Another ‘free speech’ controversy

Lenin’s Tomb on the Jewel of Medina controversy:

“The mundane truth is that one publisher protected its reputation by postponing and then cancelling publication of a putatively offensive anti-Muslim novel, while another intends to build on its reputation by publishing said material…. Despite the energetic efforts of polemicists and hacks to produce a dense collage of imagery and associations whose total effect is to incriminate Muslims in particular as an egregious threat to free expression, this is not about courage or Enlightenment or ethics, but about strategies for conquering market share. As far as I know, neither publisher has been the recipient of a legal threat, and the current publisher is protected by the state in the unlikely event that a handful of sad young arsonists tries to burn his house down again.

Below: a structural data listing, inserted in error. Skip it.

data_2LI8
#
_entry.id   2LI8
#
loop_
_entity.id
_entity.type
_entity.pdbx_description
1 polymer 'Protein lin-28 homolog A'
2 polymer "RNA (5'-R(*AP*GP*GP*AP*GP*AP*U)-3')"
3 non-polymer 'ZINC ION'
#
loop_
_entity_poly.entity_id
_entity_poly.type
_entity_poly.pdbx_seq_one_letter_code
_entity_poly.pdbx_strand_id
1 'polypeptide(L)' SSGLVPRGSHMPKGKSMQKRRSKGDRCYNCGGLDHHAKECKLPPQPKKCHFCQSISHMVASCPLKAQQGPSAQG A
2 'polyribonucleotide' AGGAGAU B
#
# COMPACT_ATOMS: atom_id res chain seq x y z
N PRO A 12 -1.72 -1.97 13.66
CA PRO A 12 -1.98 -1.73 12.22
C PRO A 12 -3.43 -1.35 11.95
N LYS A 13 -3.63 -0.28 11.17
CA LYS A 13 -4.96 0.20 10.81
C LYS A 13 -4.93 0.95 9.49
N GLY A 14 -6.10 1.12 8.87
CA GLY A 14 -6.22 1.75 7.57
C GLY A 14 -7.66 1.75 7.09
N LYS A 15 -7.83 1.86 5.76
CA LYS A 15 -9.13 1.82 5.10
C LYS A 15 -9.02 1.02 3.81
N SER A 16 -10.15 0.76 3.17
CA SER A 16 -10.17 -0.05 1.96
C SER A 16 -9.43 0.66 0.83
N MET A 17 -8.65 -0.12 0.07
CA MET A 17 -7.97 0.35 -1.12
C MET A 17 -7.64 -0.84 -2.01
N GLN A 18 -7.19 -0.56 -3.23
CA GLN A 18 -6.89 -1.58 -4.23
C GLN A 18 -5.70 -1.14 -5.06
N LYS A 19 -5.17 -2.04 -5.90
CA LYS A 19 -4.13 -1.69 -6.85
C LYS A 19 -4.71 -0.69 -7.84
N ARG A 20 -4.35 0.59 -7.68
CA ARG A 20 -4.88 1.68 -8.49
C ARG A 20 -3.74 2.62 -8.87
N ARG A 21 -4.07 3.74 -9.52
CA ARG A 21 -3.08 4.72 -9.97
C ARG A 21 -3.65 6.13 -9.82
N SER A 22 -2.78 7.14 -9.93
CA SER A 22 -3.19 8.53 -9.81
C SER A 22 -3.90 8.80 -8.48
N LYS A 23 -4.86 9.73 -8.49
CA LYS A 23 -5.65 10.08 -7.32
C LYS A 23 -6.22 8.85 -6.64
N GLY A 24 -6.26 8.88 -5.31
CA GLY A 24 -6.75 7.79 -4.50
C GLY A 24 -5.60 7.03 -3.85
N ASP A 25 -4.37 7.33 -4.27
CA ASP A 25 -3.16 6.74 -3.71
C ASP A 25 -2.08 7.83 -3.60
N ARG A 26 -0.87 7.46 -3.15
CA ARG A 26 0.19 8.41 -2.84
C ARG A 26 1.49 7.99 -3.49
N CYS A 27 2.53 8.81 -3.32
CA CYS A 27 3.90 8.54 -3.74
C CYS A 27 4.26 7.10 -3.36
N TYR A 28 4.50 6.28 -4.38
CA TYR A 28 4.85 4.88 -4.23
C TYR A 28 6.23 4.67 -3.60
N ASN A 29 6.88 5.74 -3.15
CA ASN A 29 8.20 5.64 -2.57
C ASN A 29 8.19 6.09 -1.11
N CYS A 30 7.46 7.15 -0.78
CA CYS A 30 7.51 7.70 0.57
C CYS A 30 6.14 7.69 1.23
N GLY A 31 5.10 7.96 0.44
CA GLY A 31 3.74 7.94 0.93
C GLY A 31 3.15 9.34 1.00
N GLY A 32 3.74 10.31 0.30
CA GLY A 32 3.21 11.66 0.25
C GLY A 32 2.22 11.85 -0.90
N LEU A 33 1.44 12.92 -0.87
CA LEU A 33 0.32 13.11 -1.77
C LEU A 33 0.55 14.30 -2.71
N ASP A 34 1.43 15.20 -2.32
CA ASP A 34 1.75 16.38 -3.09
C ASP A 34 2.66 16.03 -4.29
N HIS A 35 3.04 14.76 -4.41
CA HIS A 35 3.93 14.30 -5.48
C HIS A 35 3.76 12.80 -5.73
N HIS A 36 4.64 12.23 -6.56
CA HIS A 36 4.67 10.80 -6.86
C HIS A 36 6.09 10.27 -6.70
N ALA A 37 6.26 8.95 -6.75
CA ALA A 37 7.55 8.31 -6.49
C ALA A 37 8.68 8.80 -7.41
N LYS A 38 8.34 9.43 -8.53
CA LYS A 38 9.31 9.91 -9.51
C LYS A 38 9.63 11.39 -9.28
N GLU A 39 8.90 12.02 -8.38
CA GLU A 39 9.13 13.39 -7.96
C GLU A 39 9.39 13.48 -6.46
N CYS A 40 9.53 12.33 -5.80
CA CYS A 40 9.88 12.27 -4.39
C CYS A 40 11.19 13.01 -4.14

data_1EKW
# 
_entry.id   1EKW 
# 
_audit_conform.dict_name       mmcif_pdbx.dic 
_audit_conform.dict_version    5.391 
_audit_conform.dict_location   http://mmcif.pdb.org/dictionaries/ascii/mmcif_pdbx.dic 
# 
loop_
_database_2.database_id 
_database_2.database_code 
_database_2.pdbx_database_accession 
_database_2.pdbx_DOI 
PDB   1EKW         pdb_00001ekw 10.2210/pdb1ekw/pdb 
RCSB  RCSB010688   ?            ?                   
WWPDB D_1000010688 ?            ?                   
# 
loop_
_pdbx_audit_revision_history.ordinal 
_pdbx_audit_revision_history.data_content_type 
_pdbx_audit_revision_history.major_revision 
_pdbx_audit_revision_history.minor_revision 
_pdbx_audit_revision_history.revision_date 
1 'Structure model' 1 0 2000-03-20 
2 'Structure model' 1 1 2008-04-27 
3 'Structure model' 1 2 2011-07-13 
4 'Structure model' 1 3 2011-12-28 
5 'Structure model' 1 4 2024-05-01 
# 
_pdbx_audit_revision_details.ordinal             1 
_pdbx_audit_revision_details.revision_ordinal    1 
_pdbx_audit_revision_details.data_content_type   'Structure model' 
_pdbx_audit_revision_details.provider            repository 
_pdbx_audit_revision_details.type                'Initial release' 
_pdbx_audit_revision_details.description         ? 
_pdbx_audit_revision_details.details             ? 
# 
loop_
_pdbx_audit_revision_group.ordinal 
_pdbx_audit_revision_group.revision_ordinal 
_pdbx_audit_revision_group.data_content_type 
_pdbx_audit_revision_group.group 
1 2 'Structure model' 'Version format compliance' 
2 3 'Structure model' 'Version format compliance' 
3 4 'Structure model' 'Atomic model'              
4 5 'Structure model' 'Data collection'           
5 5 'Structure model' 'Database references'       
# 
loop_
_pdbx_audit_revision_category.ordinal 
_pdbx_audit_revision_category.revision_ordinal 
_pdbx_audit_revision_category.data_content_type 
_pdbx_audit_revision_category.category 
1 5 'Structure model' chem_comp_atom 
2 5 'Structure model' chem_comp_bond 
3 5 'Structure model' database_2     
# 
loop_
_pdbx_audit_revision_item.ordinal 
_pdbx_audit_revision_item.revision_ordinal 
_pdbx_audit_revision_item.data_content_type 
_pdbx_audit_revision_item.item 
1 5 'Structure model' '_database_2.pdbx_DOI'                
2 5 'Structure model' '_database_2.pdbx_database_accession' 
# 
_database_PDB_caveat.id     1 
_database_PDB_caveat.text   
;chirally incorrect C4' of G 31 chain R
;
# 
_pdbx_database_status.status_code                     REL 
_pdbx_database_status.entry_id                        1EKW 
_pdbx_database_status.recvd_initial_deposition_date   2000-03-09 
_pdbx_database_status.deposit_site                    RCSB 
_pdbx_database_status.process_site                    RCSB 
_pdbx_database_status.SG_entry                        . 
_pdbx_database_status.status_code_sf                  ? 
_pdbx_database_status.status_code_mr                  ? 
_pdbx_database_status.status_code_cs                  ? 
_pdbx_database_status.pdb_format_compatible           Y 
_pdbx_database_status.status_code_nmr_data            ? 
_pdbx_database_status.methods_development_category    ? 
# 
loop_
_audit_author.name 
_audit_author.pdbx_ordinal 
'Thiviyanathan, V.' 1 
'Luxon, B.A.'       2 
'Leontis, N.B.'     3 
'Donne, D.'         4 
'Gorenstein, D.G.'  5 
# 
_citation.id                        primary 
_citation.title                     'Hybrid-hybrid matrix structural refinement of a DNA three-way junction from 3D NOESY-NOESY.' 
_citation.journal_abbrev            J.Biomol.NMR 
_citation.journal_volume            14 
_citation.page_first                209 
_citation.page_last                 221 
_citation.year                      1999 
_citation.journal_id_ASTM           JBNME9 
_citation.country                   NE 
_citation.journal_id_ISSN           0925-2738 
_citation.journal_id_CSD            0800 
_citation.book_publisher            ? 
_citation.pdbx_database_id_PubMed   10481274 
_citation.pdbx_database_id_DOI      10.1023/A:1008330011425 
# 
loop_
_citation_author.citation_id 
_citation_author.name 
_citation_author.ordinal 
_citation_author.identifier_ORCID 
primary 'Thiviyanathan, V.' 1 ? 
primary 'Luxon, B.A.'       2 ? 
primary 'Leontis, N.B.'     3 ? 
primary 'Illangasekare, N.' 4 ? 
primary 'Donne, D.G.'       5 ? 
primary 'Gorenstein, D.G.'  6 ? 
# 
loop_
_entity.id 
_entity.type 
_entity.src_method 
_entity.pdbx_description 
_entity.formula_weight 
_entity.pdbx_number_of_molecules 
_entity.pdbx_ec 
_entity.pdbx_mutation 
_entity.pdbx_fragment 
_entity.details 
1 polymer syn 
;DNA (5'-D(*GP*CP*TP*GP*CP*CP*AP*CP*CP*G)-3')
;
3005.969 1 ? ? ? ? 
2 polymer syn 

“There has not been any censorship worth the name. If there were to be censorship, perhaps in the form of a legal challenge to prevent publication, then there would be an argument. And if a court decided that the book was actually in violation of the law – unlikely given the law’s bias against Muslims – one could then talk about whether censorship was justified, what the limits on free speech should be, etc. As it is, 99% of this melodrama has been concocted by overheated imaginations.”